“While it is no secret that political parties receive much of their funding from a relatively small number of donors, the extent to which the Conservative Party depends financially on those with major property interests is of serious concern. An unhealthy financial reliance on those with vested interests in one sector puts ministers under pressure to provide exclusive access which creates a real risk that decisions are skewed in their favour. Breaking this dependence is key to removing the risk of undue influence and freeing government to explore bolder solutions to address the housing crisis.

“Access and potentially influence in UK politics remains woefully opaque. We know more about those seeking to shape planning decisions in rural Ireland than we do about private interests trying to shape decisions and housing policy in Whitehall. Time and time again we see government departments failing to follow their own transparency rules while the limited statutory register of consultant lobbyists only paints a tiny part of this picture. A major overhaul of the UK’s lobbying rules is needed to increase transparency and ensure there are fewer corners for impropriety to hide.”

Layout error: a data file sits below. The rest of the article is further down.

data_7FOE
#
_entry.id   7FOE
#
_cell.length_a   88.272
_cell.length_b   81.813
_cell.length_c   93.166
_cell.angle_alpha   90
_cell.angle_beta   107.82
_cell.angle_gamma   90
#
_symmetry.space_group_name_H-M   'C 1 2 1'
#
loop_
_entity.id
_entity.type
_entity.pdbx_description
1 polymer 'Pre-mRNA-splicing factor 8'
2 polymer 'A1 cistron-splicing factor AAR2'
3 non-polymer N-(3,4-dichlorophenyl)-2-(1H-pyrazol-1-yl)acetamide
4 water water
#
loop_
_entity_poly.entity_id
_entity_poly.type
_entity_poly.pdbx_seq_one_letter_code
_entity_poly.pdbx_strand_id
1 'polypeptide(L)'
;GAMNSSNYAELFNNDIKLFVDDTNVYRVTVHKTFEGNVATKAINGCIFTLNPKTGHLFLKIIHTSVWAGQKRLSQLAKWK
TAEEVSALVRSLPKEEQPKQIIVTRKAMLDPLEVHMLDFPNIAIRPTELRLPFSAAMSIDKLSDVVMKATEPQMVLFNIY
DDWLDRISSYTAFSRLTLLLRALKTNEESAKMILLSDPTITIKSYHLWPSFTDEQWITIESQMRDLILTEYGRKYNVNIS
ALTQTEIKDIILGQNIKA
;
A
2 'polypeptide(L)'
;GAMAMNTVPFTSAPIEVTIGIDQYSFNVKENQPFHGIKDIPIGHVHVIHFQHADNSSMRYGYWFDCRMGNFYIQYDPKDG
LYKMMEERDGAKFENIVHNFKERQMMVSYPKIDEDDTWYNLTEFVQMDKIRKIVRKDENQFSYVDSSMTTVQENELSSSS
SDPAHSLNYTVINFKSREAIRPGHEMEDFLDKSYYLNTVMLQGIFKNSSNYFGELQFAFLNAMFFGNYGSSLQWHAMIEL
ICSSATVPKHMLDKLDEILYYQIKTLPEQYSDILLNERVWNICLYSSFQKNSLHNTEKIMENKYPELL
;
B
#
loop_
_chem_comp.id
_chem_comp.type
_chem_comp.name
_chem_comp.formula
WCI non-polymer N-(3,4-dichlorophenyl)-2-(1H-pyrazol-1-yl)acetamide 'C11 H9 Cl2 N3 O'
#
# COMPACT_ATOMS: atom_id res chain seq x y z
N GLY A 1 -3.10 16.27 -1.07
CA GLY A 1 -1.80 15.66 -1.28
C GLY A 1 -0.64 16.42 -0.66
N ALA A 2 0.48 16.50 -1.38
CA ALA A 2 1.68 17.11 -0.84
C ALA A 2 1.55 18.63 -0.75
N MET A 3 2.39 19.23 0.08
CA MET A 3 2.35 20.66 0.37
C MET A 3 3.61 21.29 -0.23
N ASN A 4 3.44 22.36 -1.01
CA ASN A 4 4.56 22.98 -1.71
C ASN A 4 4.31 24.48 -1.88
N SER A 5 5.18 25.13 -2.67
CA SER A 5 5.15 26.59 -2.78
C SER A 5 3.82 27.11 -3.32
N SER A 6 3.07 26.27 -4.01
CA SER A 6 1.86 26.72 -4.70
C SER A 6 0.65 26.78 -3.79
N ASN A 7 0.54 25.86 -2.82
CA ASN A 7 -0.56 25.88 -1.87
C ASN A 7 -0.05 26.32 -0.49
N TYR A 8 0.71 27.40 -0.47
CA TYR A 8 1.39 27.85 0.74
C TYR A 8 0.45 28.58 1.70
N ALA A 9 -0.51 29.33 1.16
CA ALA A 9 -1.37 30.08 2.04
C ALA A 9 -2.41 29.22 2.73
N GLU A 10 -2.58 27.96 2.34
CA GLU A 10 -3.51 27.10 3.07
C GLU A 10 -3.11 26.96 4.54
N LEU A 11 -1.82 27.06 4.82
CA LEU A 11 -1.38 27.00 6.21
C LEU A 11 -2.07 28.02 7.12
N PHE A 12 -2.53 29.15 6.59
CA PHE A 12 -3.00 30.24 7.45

Transparency International UK makes a series of proposals to help empower ministers and their officials develop the bold solutions needed to fix the UK’s broken housing market:

  1. Take big money out of UK politics and encourage political parties to diversify their donor base by introducing a £10,000 annual limit on donations from individuals and companies.
  2. Bring lobbying transparency in line with like-minded Western democracies by legislating to introduce a comprehensive statutory register of lobbyists, similar to Canada’s. This would help deter and detect misconduct by lobbyists and/or ministers.